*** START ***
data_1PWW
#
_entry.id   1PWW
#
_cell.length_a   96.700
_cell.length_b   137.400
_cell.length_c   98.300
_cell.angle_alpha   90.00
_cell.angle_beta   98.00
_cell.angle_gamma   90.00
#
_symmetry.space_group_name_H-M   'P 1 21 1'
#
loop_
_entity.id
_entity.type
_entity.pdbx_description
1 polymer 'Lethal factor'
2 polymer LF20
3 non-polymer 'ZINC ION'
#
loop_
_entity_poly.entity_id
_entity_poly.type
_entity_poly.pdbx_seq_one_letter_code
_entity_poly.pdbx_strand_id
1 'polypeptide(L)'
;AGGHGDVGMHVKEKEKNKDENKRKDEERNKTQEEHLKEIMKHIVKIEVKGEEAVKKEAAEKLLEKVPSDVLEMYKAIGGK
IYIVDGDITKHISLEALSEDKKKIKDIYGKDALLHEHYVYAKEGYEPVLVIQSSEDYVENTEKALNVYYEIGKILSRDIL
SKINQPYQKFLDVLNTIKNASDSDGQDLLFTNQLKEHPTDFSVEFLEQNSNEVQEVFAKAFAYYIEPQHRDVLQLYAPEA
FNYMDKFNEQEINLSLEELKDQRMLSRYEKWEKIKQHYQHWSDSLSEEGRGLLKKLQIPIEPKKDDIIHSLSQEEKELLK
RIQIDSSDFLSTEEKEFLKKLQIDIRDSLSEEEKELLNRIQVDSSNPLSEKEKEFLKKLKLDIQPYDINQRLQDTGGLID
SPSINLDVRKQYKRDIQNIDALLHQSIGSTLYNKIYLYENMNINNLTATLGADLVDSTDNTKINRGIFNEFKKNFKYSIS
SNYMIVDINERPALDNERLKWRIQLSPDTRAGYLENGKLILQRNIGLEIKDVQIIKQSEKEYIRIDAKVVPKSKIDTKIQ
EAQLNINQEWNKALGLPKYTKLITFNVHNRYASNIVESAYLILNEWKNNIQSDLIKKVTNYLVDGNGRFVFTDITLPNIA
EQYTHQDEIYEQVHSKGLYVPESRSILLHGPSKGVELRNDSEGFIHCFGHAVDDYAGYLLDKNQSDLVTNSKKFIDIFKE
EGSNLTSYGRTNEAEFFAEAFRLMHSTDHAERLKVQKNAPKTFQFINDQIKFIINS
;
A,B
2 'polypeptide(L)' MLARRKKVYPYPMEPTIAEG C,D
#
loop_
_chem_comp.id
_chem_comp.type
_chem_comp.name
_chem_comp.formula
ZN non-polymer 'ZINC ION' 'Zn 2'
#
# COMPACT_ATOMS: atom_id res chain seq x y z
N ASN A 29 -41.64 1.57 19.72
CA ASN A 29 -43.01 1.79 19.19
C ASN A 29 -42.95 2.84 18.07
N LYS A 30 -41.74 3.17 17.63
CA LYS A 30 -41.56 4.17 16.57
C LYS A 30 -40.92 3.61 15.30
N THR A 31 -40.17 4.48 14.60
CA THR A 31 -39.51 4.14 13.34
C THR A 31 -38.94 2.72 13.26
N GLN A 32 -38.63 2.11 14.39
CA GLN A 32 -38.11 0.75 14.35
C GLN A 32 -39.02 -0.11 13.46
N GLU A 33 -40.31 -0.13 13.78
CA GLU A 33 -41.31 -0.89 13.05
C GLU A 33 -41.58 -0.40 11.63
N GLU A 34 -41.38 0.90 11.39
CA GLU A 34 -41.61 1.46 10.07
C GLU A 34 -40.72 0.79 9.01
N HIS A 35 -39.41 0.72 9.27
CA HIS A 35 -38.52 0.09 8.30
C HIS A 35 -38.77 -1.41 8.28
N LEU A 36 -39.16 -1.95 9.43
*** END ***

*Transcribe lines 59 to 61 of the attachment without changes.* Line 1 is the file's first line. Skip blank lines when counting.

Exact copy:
N GLN A 32 -38.63 2.11 14.39
CA GLN A 32 -38.11 0.75 14.35
C GLN A 32 -39.02 -0.11 13.46